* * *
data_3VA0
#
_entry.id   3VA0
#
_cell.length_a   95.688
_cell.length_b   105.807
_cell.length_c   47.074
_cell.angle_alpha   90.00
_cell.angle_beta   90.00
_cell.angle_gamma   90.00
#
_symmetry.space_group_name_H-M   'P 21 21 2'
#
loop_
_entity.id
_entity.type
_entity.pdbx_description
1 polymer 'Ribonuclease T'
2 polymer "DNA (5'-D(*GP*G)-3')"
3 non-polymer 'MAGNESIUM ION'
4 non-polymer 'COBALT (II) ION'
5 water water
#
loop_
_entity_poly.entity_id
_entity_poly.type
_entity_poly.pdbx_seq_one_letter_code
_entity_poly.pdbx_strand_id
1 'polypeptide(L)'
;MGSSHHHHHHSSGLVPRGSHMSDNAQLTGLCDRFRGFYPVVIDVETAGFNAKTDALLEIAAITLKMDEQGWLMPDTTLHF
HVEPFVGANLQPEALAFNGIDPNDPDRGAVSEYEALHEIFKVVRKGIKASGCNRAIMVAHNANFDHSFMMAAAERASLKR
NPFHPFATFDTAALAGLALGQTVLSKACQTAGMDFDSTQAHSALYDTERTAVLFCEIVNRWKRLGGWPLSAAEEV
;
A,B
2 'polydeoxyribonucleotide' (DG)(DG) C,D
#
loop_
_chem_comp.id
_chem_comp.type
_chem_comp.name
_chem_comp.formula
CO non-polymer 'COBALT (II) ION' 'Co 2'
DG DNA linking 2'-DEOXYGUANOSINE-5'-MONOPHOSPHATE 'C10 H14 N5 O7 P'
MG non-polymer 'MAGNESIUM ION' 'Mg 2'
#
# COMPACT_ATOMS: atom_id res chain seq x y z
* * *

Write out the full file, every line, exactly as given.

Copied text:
data_3VA0
#
_entry.id   3VA0
#
_cell.length_a   95.688
_cell.length_b   105.807
_cell.length_c   47.074
_cell.angle_alpha   90.00
_cell.angle_beta   90.00
_cell.angle_gamma   90.00
#
_symmetry.space_group_name_H-M   'P 21 21 2'
#
loop_
_entity.id
_entity.type
_entity.pdbx_description
1 polymer 'Ribonuclease T'
2 polymer "DNA (5'-D(*GP*G)-3')"
3 non-polymer 'MAGNESIUM ION'
4 non-polymer 'COBALT (II) ION'
5 water water
#
loop_
_entity_poly.entity_id
_entity_poly.type
_entity_poly.pdbx_seq_one_letter_code
_entity_poly.pdbx_strand_id
1 'polypeptide(L)'
;MGSSHHHHHHSSGLVPRGSHMSDNAQLTGLCDRFRGFYPVVIDVETAGFNAKTDALLEIAAITLKMDEQGWLMPDTTLHF
HVEPFVGANLQPEALAFNGIDPNDPDRGAVSEYEALHEIFKVVRKGIKASGCNRAIMVAHNANFDHSFMMAAAERASLKR
NPFHPFATFDTAALAGLALGQTVLSKACQTAGMDFDSTQAHSALYDTERTAVLFCEIVNRWKRLGGWPLSAAEEV
;
A,B
2 'polydeoxyribonucleotide' (DG)(DG) C,D
#
loop_
_chem_comp.id
_chem_comp.type
_chem_comp.name
_chem_comp.formula
CO non-polymer 'COBALT (II) ION' 'Co 2'
DG DNA linking 2'-DEOXYGUANOSINE-5'-MONOPHOSPHATE 'C10 H14 N5 O7 P'
MG non-polymer 'MAGNESIUM ION' 'Mg 2'
#
# COMPACT_ATOMS: atom_id res chain seq x y z